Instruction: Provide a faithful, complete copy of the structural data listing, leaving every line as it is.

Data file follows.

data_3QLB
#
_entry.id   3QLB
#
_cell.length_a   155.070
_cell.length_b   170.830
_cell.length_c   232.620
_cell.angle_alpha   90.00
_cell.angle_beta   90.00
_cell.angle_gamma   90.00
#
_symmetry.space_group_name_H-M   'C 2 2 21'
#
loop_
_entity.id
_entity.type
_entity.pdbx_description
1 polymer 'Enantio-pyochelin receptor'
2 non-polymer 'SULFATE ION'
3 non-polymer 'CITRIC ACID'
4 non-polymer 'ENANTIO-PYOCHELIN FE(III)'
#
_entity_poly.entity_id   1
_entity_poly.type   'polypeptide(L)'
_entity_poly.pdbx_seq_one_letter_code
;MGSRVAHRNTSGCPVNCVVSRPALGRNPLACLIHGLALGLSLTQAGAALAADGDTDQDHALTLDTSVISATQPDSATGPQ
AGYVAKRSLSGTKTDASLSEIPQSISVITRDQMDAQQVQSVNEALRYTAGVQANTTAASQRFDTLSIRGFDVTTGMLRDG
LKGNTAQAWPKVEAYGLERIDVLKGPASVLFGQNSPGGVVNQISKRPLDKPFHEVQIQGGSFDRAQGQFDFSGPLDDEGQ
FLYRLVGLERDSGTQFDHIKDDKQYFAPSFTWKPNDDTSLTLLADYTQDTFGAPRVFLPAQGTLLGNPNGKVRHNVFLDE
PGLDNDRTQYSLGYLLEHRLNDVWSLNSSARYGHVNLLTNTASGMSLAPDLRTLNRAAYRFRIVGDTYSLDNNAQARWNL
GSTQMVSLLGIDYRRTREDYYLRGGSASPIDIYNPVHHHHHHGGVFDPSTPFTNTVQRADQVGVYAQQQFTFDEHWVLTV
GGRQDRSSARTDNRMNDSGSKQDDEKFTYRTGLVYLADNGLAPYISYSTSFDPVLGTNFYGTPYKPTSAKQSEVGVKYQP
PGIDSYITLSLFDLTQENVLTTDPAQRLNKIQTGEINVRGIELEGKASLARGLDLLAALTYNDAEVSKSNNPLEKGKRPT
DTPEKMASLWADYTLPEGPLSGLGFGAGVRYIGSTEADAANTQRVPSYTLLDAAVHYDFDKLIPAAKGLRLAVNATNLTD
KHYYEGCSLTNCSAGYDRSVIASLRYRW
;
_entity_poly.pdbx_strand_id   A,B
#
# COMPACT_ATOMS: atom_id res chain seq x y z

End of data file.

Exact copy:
data_3QLB
#
_entry.id   3QLB
#
_cell.length_a   155.070
_cell.length_b   170.830
_cell.length_c   232.620
_cell.angle_alpha   90.00
_cell.angle_beta   90.00
_cell.angle_gamma   90.00
#
_symmetry.space_group_name_H-M   'C 2 2 21'
#
loop_
_entity.id
_entity.type
_entity.pdbx_description
1 polymer 'Enantio-pyochelin receptor'
2 non-polymer 'SULFATE ION'
3 non-polymer 'CITRIC ACID'
4 non-polymer 'ENANTIO-PYOCHELIN FE(III)'
#
_entity_poly.entity_id   1
_entity_poly.type   'polypeptide(L)'
_entity_poly.pdbx_seq_one_letter_code
;MGSRVAHRNTSGCPVNCVVSRPALGRNPLACLIHGLALGLSLTQAGAALAADGDTDQDHALTLDTSVISATQPDSATGPQ
AGYVAKRSLSGTKTDASLSEIPQSISVITRDQMDAQQVQSVNEALRYTAGVQANTTAASQRFDTLSIRGFDVTTGMLRDG
LKGNTAQAWPKVEAYGLERIDVLKGPASVLFGQNSPGGVVNQISKRPLDKPFHEVQIQGGSFDRAQGQFDFSGPLDDEGQ
FLYRLVGLERDSGTQFDHIKDDKQYFAPSFTWKPNDDTSLTLLADYTQDTFGAPRVFLPAQGTLLGNPNGKVRHNVFLDE
PGLDNDRTQYSLGYLLEHRLNDVWSLNSSARYGHVNLLTNTASGMSLAPDLRTLNRAAYRFRIVGDTYSLDNNAQARWNL
GSTQMVSLLGIDYRRTREDYYLRGGSASPIDIYNPVHHHHHHGGVFDPSTPFTNTVQRADQVGVYAQQQFTFDEHWVLTV
GGRQDRSSARTDNRMNDSGSKQDDEKFTYRTGLVYLADNGLAPYISYSTSFDPVLGTNFYGTPYKPTSAKQSEVGVKYQP
PGIDSYITLSLFDLTQENVLTTDPAQRLNKIQTGEINVRGIELEGKASLARGLDLLAALTYNDAEVSKSNNPLEKGKRPT
DTPEKMASLWADYTLPEGPLSGLGFGAGVRYIGSTEADAANTQRVPSYTLLDAAVHYDFDKLIPAAKGLRLAVNATNLTD
KHYYEGCSLTNCSAGYDRSVIASLRYRW
;
_entity_poly.pdbx_strand_id   A,B
#
# COMPACT_ATOMS: atom_id res chain seq x y z